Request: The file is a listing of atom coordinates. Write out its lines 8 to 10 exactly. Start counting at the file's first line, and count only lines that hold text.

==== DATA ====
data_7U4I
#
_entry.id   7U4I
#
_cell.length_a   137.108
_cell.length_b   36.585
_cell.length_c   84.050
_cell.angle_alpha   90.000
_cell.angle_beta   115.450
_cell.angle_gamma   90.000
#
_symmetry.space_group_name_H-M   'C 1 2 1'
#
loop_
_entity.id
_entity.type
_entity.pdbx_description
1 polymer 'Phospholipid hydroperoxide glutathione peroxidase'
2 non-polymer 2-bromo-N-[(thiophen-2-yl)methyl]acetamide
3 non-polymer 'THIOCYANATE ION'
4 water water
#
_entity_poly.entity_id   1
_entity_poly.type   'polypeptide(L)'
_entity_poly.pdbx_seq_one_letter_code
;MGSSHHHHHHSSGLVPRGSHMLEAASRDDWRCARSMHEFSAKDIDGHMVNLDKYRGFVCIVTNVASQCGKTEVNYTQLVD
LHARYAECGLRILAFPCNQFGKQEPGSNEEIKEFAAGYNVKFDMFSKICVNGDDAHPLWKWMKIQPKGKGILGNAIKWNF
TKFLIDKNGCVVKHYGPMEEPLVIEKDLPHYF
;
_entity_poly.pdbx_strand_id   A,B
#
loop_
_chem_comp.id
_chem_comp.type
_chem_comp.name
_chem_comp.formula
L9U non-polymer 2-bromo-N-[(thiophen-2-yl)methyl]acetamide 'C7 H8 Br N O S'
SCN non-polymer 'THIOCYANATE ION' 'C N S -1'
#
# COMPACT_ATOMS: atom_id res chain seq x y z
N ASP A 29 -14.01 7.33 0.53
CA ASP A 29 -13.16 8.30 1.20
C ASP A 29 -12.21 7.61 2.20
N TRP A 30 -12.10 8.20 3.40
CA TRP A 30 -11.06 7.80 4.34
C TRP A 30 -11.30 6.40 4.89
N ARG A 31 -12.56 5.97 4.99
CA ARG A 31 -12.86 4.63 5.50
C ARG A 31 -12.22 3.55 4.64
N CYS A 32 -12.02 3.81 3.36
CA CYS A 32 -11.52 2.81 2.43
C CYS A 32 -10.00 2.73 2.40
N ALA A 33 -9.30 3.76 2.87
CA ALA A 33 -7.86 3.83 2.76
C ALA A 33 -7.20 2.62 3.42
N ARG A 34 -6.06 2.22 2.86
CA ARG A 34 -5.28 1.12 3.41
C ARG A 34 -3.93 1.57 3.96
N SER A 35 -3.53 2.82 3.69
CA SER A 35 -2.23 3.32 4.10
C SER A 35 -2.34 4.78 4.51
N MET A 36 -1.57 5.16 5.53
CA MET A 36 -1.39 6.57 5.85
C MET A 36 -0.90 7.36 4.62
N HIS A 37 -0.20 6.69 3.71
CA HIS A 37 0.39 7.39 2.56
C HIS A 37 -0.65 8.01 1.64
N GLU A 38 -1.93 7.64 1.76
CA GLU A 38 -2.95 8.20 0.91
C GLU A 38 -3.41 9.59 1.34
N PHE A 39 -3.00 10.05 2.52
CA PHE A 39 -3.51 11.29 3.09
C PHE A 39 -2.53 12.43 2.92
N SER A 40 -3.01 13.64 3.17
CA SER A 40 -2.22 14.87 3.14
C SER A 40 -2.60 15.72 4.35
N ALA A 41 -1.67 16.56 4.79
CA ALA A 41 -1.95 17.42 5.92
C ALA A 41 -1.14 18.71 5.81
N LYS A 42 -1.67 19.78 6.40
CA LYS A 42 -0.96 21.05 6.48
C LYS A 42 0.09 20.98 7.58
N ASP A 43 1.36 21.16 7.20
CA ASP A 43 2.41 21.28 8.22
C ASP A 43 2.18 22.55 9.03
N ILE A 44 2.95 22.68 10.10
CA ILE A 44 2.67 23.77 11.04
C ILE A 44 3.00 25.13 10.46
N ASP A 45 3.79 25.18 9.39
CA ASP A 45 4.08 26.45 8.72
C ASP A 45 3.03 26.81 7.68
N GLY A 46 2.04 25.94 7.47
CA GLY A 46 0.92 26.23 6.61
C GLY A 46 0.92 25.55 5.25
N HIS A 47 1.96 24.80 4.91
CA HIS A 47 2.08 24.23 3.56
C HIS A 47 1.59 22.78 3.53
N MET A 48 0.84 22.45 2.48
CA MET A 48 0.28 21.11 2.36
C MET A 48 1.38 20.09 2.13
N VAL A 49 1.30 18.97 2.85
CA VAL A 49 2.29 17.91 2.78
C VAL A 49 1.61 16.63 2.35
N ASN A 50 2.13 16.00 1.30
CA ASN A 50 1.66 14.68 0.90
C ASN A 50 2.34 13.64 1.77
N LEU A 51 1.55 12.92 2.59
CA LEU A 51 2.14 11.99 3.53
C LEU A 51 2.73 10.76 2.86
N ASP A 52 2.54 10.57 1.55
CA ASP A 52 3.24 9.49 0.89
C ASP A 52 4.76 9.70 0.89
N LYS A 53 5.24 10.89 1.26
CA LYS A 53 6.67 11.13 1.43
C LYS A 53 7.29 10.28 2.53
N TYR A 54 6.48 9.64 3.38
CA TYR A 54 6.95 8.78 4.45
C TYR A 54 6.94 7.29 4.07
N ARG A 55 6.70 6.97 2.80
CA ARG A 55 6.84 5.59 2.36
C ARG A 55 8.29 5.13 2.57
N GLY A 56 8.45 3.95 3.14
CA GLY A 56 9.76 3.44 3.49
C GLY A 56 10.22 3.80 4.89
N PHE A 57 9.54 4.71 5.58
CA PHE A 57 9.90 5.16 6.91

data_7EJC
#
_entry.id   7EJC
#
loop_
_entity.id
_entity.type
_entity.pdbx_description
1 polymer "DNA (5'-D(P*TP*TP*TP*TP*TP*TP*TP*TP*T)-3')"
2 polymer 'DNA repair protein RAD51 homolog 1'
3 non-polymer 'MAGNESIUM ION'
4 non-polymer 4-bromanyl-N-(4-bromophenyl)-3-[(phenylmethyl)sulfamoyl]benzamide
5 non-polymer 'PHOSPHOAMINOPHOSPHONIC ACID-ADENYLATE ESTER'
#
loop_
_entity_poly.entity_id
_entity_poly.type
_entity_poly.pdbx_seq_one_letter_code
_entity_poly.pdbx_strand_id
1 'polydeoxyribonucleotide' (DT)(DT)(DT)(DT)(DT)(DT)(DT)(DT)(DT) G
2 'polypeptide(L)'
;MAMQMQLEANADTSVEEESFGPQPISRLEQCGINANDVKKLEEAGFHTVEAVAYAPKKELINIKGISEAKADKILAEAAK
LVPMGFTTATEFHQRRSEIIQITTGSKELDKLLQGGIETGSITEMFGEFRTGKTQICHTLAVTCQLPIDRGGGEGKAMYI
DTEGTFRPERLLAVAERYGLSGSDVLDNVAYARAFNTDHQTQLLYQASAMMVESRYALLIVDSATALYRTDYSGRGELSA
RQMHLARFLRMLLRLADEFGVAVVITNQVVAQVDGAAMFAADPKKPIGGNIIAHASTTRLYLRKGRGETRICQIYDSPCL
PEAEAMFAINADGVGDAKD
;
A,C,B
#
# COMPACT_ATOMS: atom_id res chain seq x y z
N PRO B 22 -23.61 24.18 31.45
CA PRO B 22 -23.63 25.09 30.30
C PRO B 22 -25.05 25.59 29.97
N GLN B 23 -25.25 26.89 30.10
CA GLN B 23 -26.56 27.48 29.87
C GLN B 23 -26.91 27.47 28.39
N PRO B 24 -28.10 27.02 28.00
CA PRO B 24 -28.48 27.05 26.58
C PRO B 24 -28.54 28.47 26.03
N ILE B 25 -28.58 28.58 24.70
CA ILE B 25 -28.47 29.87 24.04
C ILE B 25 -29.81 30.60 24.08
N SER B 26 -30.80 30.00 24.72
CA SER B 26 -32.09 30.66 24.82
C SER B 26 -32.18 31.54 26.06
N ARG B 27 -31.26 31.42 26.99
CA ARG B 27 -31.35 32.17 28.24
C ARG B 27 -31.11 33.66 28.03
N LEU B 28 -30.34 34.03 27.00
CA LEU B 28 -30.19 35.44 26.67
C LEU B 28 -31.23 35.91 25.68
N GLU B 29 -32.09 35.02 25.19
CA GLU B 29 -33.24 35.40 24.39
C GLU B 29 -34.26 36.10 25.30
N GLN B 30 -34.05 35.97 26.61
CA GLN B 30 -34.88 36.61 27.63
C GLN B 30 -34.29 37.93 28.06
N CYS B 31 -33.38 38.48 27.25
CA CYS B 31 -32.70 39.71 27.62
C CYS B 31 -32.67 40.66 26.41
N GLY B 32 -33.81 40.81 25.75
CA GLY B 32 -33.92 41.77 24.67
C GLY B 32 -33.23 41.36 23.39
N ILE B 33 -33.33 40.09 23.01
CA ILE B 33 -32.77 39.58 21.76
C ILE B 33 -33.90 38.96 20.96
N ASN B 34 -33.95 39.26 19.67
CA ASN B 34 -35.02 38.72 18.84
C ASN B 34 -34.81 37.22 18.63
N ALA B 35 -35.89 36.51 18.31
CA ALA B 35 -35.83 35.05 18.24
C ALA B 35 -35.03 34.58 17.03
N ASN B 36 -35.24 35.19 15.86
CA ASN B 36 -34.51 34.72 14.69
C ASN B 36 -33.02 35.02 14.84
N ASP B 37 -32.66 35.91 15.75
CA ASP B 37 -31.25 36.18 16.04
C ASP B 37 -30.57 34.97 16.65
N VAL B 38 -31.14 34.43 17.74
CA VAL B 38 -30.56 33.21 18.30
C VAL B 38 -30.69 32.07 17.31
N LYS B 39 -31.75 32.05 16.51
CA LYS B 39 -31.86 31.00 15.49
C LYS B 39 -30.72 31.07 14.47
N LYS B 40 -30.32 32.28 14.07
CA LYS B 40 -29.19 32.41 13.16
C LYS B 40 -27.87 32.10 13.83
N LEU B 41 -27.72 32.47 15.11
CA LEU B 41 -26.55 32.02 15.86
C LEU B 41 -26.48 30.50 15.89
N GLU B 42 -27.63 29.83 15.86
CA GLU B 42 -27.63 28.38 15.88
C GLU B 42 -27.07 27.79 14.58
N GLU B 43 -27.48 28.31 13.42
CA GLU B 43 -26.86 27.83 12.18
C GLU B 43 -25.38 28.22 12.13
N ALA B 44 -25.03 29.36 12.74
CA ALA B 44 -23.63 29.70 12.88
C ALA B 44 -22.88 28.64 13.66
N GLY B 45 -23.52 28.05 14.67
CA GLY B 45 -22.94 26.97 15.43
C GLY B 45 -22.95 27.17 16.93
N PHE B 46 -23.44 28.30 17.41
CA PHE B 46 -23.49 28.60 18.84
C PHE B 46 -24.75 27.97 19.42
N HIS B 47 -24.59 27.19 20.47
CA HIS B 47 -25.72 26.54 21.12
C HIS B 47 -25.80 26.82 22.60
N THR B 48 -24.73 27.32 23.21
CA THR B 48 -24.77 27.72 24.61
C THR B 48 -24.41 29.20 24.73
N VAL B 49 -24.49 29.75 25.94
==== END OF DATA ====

_cell.angle_alpha   90.000
_cell.angle_beta   115.450
_cell.angle_gamma   90.000